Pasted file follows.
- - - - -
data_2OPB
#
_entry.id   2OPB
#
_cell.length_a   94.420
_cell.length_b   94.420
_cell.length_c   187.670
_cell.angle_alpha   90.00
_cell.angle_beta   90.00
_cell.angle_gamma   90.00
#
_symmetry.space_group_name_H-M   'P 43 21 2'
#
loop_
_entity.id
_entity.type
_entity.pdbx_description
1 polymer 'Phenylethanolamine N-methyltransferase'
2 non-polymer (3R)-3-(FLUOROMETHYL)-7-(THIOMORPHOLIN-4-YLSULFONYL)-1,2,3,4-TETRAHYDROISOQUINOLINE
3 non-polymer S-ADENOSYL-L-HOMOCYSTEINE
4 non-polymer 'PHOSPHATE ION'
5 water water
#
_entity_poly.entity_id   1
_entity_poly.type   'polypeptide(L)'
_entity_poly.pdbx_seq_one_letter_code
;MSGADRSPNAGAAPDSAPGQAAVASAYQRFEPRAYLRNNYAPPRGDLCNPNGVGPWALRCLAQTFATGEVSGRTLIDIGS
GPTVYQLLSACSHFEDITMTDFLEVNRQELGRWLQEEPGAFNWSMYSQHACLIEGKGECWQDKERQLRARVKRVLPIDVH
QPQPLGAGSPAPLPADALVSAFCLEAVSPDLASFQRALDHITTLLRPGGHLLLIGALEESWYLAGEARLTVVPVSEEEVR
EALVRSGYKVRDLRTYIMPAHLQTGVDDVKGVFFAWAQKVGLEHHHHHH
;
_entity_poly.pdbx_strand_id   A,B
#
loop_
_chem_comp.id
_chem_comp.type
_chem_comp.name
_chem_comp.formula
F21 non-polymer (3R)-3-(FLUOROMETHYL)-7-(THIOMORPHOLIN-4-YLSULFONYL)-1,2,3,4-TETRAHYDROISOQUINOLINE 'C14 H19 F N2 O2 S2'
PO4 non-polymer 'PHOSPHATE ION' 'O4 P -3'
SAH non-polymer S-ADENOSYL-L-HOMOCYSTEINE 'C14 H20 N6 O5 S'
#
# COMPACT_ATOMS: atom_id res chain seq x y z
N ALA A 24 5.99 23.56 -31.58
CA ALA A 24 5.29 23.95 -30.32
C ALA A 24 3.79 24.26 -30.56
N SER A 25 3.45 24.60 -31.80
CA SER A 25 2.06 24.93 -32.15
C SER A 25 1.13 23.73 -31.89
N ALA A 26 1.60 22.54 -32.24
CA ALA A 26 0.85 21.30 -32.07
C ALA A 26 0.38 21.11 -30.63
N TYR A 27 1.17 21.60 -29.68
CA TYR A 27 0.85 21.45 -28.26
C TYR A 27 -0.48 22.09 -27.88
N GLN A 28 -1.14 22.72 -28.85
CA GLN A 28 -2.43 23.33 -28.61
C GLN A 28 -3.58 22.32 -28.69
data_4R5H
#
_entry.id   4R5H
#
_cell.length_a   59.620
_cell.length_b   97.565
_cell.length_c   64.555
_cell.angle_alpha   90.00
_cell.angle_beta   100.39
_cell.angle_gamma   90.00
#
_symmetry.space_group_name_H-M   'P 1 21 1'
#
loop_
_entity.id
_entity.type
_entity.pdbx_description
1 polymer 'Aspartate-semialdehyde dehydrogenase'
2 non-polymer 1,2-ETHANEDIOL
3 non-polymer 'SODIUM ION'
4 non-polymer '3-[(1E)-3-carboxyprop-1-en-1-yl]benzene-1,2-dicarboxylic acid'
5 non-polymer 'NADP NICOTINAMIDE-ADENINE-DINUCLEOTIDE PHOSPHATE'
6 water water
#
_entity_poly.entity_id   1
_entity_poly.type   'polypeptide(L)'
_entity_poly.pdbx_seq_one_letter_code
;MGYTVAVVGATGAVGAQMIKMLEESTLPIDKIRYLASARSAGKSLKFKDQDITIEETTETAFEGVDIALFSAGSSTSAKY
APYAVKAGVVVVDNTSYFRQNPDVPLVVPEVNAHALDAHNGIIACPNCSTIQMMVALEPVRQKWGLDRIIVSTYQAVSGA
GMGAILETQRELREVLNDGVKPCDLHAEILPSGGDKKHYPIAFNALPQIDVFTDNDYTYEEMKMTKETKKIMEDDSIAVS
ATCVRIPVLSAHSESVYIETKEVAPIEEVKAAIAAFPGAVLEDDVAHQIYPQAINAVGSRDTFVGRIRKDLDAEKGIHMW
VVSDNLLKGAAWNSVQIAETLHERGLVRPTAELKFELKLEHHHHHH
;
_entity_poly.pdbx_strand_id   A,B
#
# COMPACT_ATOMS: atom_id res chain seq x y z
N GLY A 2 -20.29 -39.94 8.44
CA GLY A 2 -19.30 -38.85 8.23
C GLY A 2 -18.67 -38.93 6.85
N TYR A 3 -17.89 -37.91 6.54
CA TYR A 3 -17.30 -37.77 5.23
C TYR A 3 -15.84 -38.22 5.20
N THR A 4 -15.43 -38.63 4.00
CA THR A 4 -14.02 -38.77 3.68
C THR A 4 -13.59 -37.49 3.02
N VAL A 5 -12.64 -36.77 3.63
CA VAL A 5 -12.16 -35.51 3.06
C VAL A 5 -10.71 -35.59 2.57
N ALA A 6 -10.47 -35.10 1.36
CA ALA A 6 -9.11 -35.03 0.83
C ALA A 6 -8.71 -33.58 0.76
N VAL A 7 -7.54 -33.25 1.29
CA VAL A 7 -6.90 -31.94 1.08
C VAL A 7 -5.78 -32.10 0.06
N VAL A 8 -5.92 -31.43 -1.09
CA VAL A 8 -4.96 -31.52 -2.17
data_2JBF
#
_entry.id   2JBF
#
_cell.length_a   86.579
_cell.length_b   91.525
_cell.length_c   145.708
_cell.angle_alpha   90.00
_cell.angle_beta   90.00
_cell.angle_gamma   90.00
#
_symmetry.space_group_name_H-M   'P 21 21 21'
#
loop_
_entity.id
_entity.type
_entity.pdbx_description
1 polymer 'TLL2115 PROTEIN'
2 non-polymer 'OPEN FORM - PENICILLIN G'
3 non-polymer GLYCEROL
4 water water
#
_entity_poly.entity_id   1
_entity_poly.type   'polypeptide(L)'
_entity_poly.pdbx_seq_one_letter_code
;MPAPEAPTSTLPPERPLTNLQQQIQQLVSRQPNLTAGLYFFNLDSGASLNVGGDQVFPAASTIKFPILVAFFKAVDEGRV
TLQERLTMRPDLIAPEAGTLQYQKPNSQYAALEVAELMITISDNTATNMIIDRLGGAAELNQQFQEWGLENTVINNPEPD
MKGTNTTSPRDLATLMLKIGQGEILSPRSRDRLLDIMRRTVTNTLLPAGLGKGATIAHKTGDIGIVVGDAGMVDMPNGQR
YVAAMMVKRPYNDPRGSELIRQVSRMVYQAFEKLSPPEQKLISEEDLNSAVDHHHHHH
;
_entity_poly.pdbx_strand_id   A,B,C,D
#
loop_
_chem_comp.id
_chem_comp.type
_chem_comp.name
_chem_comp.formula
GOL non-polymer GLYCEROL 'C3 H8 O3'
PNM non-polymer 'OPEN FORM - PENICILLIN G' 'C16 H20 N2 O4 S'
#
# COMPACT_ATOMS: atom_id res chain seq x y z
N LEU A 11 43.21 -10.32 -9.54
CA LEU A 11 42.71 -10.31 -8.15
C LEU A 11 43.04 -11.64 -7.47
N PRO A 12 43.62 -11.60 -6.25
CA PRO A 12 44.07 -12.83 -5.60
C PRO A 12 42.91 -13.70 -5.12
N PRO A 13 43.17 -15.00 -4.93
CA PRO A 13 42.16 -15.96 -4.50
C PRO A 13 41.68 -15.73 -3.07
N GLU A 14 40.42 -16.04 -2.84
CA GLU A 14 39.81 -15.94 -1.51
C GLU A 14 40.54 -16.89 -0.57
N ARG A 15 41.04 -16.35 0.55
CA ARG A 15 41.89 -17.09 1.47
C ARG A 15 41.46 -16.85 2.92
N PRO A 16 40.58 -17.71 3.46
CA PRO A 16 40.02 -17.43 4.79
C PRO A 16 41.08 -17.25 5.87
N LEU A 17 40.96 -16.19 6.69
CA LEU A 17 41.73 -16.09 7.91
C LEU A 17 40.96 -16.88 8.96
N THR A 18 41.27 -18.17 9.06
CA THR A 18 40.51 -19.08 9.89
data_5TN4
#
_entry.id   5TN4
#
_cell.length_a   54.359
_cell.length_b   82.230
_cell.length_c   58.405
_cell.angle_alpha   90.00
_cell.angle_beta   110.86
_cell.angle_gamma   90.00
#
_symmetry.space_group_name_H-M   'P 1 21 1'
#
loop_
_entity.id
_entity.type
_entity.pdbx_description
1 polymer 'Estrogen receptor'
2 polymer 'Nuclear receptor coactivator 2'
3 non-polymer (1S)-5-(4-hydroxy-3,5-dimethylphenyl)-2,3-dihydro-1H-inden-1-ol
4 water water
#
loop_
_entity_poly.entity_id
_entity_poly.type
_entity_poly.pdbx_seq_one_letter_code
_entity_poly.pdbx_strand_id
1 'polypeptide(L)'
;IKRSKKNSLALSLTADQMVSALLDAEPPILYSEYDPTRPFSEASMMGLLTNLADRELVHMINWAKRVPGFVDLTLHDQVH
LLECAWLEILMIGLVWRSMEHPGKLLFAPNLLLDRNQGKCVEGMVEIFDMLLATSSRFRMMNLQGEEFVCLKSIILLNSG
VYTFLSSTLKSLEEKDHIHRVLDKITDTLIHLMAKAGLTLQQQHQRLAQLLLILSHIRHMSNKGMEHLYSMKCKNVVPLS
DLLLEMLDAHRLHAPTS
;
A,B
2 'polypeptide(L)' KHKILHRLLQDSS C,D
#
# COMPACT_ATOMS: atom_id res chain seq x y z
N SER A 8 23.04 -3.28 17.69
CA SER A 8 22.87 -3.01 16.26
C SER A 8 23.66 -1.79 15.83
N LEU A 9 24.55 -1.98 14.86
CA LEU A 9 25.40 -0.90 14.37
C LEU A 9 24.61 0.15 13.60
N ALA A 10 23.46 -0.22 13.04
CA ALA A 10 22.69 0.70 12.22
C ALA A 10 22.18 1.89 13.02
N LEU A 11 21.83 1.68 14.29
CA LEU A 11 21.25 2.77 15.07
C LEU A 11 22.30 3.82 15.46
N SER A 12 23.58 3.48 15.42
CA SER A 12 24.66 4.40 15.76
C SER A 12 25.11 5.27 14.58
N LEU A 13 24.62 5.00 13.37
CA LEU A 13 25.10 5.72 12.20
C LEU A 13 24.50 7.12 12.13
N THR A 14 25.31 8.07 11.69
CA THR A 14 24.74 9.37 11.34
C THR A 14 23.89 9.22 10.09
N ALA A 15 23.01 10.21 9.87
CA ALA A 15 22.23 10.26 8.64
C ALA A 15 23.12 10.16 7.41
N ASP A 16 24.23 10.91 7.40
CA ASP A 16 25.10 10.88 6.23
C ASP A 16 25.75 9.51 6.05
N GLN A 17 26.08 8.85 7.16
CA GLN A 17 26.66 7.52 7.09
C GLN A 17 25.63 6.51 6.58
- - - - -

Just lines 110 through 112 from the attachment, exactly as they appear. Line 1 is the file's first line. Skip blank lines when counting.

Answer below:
N VAL A 7 -7.54 -33.25 1.29
CA VAL A 7 -6.90 -31.94 1.08
C VAL A 7 -5.78 -32.10 0.06